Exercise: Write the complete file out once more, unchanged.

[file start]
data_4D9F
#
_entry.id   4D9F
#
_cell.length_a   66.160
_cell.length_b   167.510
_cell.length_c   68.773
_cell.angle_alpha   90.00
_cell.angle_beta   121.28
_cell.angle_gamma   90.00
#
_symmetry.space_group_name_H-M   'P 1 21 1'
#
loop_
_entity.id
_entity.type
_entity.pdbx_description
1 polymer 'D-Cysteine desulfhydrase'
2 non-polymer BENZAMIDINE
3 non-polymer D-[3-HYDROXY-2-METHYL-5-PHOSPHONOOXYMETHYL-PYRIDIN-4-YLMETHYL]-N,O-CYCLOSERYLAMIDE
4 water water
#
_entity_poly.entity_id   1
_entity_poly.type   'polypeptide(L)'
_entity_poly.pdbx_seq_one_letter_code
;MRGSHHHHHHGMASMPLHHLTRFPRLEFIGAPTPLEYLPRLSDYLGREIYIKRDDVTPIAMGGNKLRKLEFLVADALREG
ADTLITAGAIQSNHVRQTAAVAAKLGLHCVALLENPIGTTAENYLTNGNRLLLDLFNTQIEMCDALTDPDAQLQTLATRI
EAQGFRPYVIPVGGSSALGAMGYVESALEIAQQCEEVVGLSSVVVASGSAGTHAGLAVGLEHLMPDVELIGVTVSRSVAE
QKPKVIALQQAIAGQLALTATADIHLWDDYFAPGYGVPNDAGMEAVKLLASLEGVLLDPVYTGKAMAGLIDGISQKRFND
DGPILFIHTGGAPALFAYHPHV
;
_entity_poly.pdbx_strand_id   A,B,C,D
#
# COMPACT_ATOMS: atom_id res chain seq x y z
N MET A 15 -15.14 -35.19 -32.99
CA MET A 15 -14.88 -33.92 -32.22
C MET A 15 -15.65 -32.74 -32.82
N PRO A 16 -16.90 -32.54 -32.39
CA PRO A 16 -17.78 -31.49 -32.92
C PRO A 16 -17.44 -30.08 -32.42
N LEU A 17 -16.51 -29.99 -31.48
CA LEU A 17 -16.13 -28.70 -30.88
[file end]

data_4D9F
#
_entry.id   4D9F
#
_cell.length_a   66.160
_cell.length_b   167.510
_cell.length_c   68.773
_cell.angle_alpha   90.00
_cell.angle_beta   121.28
_cell.angle_gamma   90.00
#
_symmetry.space_group_name_H-M   'P 1 21 1'
#
loop_
_entity.id
_entity.type
_entity.pdbx_description
1 polymer 'D-Cysteine desulfhydrase'
2 non-polymer BENZAMIDINE
3 non-polymer D-[3-HYDROXY-2-METHYL-5-PHOSPHONOOXYMETHYL-PYRIDIN-4-YLMETHYL]-N,O-CYCLOSERYLAMIDE
4 water water
#
_entity_poly.entity_id   1
_entity_poly.type   'polypeptide(L)'
_entity_poly.pdbx_seq_one_letter_code
;MRGSHHHHHHGMASMPLHHLTRFPRLEFIGAPTPLEYLPRLSDYLGREIYIKRDDVTPIAMGGNKLRKLEFLVADALREG
ADTLITAGAIQSNHVRQTAAVAAKLGLHCVALLENPIGTTAENYLTNGNRLLLDLFNTQIEMCDALTDPDAQLQTLATRI
EAQGFRPYVIPVGGSSALGAMGYVESALEIAQQCEEVVGLSSVVVASGSAGTHAGLAVGLEHLMPDVELIGVTVSRSVAE
QKPKVIALQQAIAGQLALTATADIHLWDDYFAPGYGVPNDAGMEAVKLLASLEGVLLDPVYTGKAMAGLIDGISQKRFND
DGPILFIHTGGAPALFAYHPHV
;
_entity_poly.pdbx_strand_id   A,B,C,D
#
# COMPACT_ATOMS: atom_id res chain seq x y z
N MET A 15 -15.14 -35.19 -32.99
CA MET A 15 -14.88 -33.92 -32.22
C MET A 15 -15.65 -32.74 -32.82
N PRO A 16 -16.90 -32.54 -32.39
CA PRO A 16 -17.78 -31.49 -32.92
C PRO A 16 -17.44 -30.08 -32.42
N LEU A 17 -16.51 -29.99 -31.48
CA LEU A 17 -16.13 -28.70 -30.88